Mercer County Schools are implementing many different programs to ensure safety within the schools including an additional two School Resource Officers (SRO).
Beginning in 2017 Daylen Morris began patrolling the schools as an SRO as part of the “Keeping Kids Safe in Mercer County” initiative that included, positive behavior interventions, the “Say Something” campaign, limited access to buildings, the Stop Bullying tip line, additional emergency training and much more.
The increase in SRO programs and training follows in the wake of the tragic events that have unfolded across the country. The 2018 -19 school year will see Chad Baker at King Middle School, Timothy J Wren at the Elementary and Intermediate schools as well Daylen Morris’ continued presence at the Mercer County Senior High School.
“The Marshall School Shooting really effected us because it happened in Kentucky,” said Dennis Davis, Superintendent of Mercer County Schools.
“Right after that and Parkland, we sat down with Sheriff Kelty, Chief Allen and Commissioner Mosley to see about making our schools safer.”
Mercer County Schools have spent the past three years updating their PA systems, adding cameras and hiring additional SROs to the prevention plans. A vestibule is planned to be added to the Intermediate school this year as well as increasing counselor relationships and building a solid trust between officers and the children.
“Kids’ safety is our main priority. Learning cannot take place without safety,” said Davis. “The Kentucky Center for Safe Schools recommends that additional SROs are the most effective solution in increasing school safety.”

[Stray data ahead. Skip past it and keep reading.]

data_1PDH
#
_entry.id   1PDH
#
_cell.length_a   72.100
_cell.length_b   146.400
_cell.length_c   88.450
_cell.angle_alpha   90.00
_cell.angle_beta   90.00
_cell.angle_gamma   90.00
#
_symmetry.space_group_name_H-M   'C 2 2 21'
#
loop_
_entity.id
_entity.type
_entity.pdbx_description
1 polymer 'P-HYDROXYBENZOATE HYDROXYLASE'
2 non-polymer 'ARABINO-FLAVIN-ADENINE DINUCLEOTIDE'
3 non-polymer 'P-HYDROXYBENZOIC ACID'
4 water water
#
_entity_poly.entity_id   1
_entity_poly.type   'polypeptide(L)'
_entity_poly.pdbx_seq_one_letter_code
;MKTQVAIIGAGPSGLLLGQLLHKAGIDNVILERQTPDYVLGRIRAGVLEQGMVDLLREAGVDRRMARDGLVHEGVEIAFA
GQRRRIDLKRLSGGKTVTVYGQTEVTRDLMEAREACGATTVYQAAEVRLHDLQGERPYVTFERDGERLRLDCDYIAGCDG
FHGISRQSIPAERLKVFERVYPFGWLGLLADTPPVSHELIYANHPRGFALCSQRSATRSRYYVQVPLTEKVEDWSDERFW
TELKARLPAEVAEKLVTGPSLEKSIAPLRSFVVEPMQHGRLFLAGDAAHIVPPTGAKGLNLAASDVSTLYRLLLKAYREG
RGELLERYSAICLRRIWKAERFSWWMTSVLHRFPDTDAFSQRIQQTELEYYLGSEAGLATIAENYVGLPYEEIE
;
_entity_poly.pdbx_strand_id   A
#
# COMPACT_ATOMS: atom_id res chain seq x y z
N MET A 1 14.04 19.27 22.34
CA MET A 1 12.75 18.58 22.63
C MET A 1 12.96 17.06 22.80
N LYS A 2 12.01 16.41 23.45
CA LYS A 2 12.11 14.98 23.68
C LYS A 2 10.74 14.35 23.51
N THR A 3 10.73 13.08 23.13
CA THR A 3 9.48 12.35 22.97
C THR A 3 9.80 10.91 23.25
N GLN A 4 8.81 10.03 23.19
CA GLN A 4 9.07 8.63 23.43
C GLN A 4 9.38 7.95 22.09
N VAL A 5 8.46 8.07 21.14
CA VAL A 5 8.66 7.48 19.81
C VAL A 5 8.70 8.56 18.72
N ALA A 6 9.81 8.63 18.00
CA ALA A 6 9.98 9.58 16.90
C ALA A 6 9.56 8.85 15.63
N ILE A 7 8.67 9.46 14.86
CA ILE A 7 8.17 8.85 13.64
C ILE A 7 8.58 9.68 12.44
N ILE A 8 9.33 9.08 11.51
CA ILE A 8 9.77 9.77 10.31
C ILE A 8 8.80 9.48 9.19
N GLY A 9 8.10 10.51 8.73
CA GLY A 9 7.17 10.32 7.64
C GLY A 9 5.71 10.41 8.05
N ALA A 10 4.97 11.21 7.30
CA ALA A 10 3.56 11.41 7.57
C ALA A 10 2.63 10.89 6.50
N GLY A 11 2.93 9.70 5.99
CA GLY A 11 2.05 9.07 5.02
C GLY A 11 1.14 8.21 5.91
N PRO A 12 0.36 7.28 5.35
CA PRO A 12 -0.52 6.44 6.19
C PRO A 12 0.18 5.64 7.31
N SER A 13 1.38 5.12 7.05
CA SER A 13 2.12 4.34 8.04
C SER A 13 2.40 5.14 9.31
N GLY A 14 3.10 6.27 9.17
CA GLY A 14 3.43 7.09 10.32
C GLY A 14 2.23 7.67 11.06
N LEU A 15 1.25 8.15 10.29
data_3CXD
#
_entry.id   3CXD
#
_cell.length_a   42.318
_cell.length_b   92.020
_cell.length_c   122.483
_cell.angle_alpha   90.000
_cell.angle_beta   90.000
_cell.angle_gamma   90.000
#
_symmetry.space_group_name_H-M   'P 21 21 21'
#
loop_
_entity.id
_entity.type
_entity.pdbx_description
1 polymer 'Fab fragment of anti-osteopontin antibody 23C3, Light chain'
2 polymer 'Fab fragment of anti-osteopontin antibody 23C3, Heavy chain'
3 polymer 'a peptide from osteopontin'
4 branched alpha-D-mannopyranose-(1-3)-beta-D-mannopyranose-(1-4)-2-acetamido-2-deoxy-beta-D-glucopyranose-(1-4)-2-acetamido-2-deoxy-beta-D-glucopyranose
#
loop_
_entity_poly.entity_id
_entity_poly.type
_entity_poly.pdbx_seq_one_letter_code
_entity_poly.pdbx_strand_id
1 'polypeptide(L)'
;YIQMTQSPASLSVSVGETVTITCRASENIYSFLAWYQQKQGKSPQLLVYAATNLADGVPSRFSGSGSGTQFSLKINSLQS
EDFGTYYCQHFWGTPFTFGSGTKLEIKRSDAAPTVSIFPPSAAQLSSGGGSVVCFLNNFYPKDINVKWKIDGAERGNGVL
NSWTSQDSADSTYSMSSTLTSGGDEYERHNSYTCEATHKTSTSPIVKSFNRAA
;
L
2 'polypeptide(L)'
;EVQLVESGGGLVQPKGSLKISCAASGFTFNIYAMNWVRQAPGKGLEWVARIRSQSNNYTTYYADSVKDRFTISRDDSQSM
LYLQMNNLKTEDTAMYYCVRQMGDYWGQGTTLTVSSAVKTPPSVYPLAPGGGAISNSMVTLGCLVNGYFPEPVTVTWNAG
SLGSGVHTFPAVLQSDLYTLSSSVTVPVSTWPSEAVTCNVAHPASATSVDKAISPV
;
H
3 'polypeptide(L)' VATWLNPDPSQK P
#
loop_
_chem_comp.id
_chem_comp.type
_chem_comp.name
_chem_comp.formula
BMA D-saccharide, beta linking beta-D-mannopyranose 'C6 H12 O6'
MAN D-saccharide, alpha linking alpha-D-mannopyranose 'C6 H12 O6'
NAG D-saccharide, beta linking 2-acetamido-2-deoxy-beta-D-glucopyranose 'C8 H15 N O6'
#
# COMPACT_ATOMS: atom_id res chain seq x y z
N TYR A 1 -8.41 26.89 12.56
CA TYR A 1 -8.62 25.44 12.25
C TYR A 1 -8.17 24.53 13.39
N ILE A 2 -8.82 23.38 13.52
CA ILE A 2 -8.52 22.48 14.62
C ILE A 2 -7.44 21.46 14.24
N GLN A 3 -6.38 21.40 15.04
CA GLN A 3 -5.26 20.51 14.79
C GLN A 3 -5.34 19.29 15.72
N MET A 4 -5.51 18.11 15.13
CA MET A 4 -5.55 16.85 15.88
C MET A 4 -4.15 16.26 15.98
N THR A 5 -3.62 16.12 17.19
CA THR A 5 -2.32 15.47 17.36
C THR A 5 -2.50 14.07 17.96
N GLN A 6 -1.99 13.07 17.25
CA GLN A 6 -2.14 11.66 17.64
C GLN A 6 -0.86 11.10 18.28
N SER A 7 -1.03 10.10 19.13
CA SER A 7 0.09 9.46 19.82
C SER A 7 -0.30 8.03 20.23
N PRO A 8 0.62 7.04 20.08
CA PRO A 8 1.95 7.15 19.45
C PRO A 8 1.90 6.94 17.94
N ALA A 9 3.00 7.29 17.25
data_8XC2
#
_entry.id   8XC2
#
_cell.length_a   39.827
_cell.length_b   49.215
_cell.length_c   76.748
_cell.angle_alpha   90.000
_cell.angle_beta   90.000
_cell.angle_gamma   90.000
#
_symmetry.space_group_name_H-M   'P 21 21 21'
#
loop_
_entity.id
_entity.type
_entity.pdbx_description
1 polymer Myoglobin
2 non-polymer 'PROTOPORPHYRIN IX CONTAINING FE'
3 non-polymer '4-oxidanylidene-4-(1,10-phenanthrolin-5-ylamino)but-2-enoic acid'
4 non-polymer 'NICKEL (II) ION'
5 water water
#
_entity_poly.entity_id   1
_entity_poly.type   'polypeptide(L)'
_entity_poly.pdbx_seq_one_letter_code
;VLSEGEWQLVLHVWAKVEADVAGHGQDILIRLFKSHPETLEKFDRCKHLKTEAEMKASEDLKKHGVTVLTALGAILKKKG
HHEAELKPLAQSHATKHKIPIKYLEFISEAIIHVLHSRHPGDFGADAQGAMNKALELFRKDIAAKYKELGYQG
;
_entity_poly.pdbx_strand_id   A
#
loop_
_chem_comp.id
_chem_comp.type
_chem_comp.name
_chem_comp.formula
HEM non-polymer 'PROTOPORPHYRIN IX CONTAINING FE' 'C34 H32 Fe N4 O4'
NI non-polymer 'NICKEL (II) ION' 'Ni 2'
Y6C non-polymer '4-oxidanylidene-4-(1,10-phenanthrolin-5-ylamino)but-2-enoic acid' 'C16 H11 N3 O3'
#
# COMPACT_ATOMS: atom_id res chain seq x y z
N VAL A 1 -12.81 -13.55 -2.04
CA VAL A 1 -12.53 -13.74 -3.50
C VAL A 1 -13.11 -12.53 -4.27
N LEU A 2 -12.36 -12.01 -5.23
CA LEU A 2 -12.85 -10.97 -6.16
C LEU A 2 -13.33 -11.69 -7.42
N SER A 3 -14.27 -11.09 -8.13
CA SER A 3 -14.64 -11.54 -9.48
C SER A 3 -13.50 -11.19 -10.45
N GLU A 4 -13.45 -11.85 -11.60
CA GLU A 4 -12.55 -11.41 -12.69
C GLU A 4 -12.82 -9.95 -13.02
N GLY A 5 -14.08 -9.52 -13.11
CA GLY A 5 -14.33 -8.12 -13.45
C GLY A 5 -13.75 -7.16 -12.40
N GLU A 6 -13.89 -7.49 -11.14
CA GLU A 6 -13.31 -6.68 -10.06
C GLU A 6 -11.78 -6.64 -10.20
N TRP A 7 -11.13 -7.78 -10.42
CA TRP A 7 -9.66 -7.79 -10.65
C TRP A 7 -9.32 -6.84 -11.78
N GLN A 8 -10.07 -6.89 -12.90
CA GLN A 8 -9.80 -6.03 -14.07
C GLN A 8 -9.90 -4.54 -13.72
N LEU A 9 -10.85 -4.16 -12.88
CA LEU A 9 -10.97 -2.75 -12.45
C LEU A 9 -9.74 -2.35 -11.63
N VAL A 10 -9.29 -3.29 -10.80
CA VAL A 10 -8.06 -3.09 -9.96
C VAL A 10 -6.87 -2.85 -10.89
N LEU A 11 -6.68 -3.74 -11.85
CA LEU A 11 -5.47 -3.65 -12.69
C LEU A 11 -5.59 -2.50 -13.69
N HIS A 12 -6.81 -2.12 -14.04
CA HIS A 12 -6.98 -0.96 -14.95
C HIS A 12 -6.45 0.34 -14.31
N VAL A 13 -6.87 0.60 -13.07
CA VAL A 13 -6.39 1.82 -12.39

Mercer County Schools dealt with several threats during the 2017-18 school year that effected students and staff. “We have never had a viable threat but we treat each instance as if it were,” said Davis. “No matter how small or viable a threat is, we follow the same procedure of contacting the SRO, investigation and notification.”
“It cost the students and the teachers every time there is a threat,” said Esther Hayslett, Director of Pupil Personnel and Safe Schools Coordinator. “It makes people nervous and takes away from learning.”
“We have identified every person responsible for the threats but one,” said Davis. “It isn’t a joke and consequences are real.”
There are severe consequences for making threats within both the schools and law enforcement. Charges are filled in every case and every person identified as making a threat must face the School Board for expulsion.
Increasing relationships between students and staff as well as building trust with law enforcement is important to Mercer County Schools.
“We are teaching situational awareness as well, unfortunately it has become a needed new life skill,” said Hayslett. “Our relationships are very important to prevention.”
For more information on school safety contact Mercer County Schools at 733-7000.